Feeling Angry at Food

I've read stories of people who have lost weight and feel a sense of betrayal from food. They are angry and dissatisfied with food. They direct their frustration towards food and seem angry with the fact that they can't eat whatever they want to eat. This is not how I feel about food.

Posted on | Diane Carbonell | Comments ()

I've read stories of people who have lost weight and feel a sense of betrayal from food. They are angry and dissatisfied with food. They direct their  frustration towards food and seem angry with the fact that they can't eat whatever they want to eat. This is not how I feel about food.

I'm not mad at food. When I was obese, I loved to eat, cook, and overindulge in all kinds of food. Now that I'm a healthy weight, I still love to eat and cook, but I don't love to overindulge. However, the fact that I can't overindulge doesn't make me mad. I'm not frustrated with the fact that I can't eat anything I want, that I have to plan my meals, or that I'm not a naturally thin person. Sometimes, when reading other people's stories, I see an I'm-mad-at-food message. This makes me wonder if that person has actually worked through their life-long issues with food and will be able to maintain their weight loss over time.

Just as I had to come to terms with my own responsibility for my weight, I had to learn to redefine my relationship with food. What did that new relationship look like? Did I want to completely "break-up” with food? No. I still wanted to enjoy food and cooking, but I wanted to break-up my dependency on food for emotional happiness.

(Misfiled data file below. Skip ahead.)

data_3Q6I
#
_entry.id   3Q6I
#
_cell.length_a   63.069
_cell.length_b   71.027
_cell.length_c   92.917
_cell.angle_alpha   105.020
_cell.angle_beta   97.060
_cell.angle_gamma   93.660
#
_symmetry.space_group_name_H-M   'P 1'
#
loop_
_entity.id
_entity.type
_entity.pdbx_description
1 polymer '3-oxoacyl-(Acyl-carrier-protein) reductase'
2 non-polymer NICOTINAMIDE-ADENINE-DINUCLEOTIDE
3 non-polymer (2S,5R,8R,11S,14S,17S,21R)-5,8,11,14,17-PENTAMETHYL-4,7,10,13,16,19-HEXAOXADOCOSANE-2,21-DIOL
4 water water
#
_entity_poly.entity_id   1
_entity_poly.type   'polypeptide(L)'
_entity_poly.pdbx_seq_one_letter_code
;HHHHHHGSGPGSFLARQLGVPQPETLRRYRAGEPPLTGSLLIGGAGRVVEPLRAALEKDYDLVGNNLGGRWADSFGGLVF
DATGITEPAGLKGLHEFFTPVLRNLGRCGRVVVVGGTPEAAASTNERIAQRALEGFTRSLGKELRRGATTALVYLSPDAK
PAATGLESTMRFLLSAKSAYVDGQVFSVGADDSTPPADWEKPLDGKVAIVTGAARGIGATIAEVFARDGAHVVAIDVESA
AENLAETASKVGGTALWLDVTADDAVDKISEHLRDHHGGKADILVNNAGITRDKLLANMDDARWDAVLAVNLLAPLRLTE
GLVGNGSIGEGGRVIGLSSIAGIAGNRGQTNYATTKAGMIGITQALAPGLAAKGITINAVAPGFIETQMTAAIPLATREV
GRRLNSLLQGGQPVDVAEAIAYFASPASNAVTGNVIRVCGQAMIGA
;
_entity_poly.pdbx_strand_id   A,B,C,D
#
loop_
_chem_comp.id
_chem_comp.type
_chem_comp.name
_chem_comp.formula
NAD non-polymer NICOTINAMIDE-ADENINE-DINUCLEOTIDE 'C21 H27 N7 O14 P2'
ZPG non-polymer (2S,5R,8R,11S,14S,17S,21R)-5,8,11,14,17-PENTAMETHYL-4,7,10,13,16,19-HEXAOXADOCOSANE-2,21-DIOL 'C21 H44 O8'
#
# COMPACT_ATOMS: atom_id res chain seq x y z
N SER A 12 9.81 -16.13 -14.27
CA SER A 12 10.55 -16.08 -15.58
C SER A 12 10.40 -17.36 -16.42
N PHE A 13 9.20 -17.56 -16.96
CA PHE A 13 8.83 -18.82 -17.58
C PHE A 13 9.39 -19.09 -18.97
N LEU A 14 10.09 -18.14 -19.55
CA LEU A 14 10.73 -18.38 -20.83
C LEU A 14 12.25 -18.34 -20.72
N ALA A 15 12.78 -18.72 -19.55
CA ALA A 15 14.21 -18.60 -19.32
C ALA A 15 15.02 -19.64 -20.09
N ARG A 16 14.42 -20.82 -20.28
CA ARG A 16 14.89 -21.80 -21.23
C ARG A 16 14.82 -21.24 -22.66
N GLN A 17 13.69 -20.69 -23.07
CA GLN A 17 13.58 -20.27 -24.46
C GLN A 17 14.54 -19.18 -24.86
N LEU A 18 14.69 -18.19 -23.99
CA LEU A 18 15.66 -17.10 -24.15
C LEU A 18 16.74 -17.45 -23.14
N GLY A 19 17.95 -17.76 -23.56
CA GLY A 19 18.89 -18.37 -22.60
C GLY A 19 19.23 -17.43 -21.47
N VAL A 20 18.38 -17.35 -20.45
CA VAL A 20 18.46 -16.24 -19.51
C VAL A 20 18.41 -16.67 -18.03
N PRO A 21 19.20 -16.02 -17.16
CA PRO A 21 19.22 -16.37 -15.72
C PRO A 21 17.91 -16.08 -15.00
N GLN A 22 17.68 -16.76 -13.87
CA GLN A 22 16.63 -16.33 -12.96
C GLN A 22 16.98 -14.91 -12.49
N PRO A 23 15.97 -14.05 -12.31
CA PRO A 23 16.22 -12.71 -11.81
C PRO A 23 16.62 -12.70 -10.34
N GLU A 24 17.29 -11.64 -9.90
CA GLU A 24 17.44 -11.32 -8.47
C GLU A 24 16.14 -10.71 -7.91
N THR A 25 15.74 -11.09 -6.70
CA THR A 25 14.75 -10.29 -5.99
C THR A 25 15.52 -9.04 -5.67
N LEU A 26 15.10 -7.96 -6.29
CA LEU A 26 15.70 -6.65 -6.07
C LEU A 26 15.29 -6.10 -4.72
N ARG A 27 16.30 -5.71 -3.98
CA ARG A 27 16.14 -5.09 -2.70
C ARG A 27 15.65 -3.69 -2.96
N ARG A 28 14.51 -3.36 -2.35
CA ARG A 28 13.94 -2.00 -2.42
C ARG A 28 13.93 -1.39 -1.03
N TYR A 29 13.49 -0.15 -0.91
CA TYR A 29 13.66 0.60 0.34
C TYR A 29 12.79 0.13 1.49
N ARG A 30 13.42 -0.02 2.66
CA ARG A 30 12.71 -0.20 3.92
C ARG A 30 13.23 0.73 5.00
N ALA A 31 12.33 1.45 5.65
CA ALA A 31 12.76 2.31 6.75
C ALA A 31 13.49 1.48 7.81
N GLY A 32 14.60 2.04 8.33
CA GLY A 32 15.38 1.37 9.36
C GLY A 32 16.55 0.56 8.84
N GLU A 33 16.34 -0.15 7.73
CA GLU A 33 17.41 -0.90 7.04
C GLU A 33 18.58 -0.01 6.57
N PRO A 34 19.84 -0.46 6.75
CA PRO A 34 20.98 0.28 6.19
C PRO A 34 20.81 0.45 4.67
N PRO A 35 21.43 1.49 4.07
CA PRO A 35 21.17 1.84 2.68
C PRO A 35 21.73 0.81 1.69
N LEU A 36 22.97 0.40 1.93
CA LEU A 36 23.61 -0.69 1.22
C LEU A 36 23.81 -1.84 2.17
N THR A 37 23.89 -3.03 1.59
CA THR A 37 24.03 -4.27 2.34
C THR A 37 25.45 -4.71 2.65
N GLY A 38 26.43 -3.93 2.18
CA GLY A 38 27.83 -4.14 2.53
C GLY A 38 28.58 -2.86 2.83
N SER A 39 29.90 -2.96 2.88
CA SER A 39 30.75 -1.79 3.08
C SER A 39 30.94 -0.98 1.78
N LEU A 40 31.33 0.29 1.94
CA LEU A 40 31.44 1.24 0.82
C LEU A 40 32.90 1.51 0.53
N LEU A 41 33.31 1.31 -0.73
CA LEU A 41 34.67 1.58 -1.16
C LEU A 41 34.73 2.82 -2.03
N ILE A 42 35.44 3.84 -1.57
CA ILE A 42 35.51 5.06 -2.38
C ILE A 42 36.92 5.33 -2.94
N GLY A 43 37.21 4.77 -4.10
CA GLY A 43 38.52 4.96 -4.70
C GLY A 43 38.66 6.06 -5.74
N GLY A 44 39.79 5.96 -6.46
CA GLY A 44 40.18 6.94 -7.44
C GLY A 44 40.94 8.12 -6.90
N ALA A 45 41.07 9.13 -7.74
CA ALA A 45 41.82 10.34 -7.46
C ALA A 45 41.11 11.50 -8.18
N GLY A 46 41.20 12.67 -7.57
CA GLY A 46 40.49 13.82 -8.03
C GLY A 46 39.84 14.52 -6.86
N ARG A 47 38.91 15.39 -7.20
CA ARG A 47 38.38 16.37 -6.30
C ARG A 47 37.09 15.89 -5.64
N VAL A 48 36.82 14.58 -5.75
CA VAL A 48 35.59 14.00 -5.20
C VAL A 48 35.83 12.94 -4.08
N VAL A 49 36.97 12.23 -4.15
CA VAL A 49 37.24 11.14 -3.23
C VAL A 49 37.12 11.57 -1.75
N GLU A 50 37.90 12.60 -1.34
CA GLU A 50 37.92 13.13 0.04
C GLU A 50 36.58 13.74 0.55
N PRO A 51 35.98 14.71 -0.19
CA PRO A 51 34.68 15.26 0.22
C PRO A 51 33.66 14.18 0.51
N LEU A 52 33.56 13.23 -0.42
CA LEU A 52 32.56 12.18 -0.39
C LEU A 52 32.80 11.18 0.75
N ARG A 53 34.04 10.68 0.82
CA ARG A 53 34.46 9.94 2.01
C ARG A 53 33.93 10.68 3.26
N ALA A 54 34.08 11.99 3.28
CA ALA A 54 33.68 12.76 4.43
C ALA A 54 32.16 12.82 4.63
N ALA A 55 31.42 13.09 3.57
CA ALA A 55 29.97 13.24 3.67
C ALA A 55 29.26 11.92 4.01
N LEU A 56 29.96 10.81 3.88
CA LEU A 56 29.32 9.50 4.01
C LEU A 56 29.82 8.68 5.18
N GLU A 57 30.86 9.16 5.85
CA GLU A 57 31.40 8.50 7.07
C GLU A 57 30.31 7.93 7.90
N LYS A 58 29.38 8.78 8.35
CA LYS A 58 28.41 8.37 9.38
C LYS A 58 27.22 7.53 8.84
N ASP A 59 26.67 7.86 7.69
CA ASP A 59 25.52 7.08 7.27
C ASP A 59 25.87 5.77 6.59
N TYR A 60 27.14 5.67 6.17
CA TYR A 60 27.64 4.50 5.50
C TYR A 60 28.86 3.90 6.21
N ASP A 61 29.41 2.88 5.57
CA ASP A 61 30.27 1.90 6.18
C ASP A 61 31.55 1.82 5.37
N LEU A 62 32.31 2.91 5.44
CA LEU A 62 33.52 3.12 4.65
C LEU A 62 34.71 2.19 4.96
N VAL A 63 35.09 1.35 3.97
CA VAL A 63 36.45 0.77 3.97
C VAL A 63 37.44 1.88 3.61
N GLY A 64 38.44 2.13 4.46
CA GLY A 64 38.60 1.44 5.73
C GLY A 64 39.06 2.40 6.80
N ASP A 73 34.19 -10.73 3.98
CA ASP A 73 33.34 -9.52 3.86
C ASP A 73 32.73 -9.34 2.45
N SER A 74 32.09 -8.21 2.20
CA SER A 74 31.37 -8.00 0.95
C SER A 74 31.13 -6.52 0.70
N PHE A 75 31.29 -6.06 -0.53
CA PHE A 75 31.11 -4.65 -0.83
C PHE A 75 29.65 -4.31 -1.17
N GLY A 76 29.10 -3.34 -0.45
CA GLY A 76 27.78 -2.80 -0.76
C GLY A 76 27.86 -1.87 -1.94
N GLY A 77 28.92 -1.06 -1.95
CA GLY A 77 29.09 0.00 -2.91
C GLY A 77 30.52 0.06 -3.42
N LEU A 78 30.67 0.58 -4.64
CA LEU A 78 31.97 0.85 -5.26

This was a process for me. After I had lost about 50 pounds and was feeling more in control of my choices, I started thinking a lot about chocolate, cakes, and cookies. I had allowed myself to have those foods, in very small quantities, while I was losing the first 50 pounds, but I hadn't overindulged. Boy, I wanted some big chocolate, not just a little square, but BIG! I got mad at the chocolate. Why couldn't I eat it without blowing up like a balloon? Then, I'd stop the anger message, and say to myself, "Diane, you can eat it. You just can't eat the whole bag of chocolate."

Over and over I'd find myself getting frustrated with my perceived lack of choice, and just as frequently, I'd talk myself through the reality. I did have a choice. I could eat a treat. I could enjoy food.

Honestly, this process worked itself out by the time I had lost 100 pounds. At that point, I remember feeling very free. I felt as if I had a weight lifted off of my shoulders. I realized I still loved food of all kinds, and I wasn't mad at food anymore. Food didn't make me fat, but my own choices made me that way. Food was good. Choice was good. I had both.

I'd encourage you as you are walking your own road, to take time and work through your feelings towards food. In my opinion, it is very important to still have an appreciation for food, even after you reach your goal weight. If you don't, and you continue being angry with food, you may have a harder time maintaining your weight loss. 

Blog written by Diane Carbonell
Diane Carbonell lost 158 pounds and has maintained the loss for over 12 years. During those years of maintenance, she gave birth...